Hal the Sun Speaker – Part 1

Hello Imaginary Friends,

My wife and I have bought a house and are in the middle of moving and setting things up.

Since I don’t want to neglect you any more than I have, I’ll be posting a multi-part story. It was recently rejected by an anthology but I plan on resubmitting it.

I really like this story. Let me know what you think.



My shuttle docked with a shudder, to the pompously named “Imperial High Cruiser Alpha One”. It would have been simpler for me, if they had let me dock in their main bay; however, I was considered bad luck.

Rotating my chair to look at my crew, I said, “Alright, this is Her Highness’ personal ship. Everyone, on your best behaviour.” As I looked around, I saw two pairs of rolling eyes. They knew that I was usually the one who didn’t behave.

“Hal, I know you’ve got a direct line to Sol and all, but shouldn’t we be trying to find the last heir of Mars?” Rose’s dark curly hair was in its usual tight bun and she was wearing her lab coat. Her normally pale white skin was red with frustration, emphasising her freckles.

She didn’t like the Venusians, even blamed them for the civil war on Mars, her home planet. She had told me that the only reason she stayed on the ship was to find the child. I could see she was expecting trouble. She only wore the lab coat when she thought one of us was going to be hurt.

“You’re right, Doc. And once I heal the Princess, I promise we’ll find the lost King,” She was worried. The infant King had been kidnapped and his whole family slaughtered.

Taking a deep breath, I left the pilot’s chair. I heard the high pitched hum of a blaster charging up. Turning to Sofia I said, “No blasters!” and before she could say anything I turned to Rose and said, “Unplug the warp generator from the navigational computer. It’ll look like we broke down. I’m expecting to have to stay around a little.”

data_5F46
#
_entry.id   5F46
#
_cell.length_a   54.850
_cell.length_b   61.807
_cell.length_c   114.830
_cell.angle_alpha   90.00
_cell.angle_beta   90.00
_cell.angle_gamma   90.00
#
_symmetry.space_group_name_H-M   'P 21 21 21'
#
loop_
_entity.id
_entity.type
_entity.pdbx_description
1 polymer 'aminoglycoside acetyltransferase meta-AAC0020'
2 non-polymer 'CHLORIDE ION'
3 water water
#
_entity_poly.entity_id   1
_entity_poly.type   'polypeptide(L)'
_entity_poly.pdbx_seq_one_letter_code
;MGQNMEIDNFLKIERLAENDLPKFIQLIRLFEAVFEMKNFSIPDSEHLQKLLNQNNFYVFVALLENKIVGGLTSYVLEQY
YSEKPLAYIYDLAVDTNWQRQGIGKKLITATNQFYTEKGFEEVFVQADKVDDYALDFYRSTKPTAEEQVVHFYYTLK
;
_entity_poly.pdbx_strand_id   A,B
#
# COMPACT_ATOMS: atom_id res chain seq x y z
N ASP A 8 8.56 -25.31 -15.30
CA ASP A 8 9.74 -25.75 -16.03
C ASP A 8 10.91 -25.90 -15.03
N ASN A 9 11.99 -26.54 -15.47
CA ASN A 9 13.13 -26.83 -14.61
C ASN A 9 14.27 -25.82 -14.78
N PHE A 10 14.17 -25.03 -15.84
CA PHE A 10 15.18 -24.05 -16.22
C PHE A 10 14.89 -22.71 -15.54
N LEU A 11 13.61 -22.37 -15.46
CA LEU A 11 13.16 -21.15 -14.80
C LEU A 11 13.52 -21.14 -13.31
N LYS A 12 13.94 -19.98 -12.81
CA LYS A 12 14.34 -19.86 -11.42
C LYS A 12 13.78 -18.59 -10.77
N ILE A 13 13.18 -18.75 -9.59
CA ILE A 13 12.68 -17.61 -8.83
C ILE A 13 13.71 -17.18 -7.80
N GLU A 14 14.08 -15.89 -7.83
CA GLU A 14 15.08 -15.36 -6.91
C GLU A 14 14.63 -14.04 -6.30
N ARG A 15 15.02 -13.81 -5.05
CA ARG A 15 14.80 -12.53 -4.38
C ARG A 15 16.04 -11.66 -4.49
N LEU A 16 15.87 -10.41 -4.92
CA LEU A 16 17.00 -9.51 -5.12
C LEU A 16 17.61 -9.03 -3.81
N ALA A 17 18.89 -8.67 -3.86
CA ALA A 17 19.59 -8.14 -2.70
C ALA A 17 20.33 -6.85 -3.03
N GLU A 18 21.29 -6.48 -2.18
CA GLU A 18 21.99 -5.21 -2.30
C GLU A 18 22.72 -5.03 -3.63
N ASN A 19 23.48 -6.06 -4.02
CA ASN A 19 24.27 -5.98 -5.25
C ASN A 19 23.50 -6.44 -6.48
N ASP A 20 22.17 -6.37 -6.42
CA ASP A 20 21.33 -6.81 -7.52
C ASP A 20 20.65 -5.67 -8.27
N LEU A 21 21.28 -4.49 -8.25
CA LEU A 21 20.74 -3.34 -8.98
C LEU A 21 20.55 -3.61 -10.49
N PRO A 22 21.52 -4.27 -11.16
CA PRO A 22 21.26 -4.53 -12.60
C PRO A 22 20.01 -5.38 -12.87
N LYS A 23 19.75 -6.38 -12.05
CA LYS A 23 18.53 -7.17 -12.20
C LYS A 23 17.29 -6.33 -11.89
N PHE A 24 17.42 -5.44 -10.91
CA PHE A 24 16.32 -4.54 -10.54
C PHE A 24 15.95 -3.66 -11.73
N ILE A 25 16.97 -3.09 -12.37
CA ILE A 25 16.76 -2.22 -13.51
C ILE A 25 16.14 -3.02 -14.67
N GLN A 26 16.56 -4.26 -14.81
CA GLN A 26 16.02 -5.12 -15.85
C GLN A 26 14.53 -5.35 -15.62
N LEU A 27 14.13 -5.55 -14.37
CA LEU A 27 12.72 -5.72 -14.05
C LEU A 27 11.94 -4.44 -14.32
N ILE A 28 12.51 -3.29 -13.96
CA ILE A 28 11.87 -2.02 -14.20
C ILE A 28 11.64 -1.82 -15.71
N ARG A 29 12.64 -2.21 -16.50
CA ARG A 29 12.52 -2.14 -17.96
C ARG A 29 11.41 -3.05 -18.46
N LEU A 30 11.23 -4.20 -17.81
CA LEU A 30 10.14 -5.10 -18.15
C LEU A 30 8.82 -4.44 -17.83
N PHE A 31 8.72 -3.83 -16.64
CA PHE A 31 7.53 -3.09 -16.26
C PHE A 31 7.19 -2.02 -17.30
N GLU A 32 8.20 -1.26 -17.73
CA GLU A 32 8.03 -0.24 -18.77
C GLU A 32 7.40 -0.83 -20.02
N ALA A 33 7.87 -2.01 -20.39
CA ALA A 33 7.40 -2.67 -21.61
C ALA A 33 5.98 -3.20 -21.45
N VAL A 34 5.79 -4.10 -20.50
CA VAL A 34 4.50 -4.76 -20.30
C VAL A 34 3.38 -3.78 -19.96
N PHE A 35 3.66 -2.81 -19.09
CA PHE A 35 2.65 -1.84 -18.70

Picking up the bag, Sofia didn’t let the subject drop, “This is the Venusian High Queen’s ship. No way in hell, am I going in there unarmed.”

I tried not to laugh. Ten years ago, when I was young and thought I was immortal, I picked a fight with her. I thought a petite cute blond bounty hunter wouldn’t be a challenge. She trounced me and didn’t spill a drop of her latte. She then decided I needed protection and said I had no common sense and pathetic combat skills.

“I don’t want to give them any chance to imprison us, dissect me, and torture you.”

Putting the blaster away with a longing look, she followed in step behind me. As I opened the airlock out of our ship I said, “Trust me, everything will be ok. This is an easy job. Get in, heal the Princess, and get out. No trouble and good pay.”

She snorted and said, “Hal, things never go to plan with you.” She looked back at Rose and tried to smile reassuringly. She was right of course. I had other plans beyond healing the Princess.

“Have faith, and it is Sun-Speaker while we’re on the ship,” I winked as I opened the airlock leading to the Venusian ship.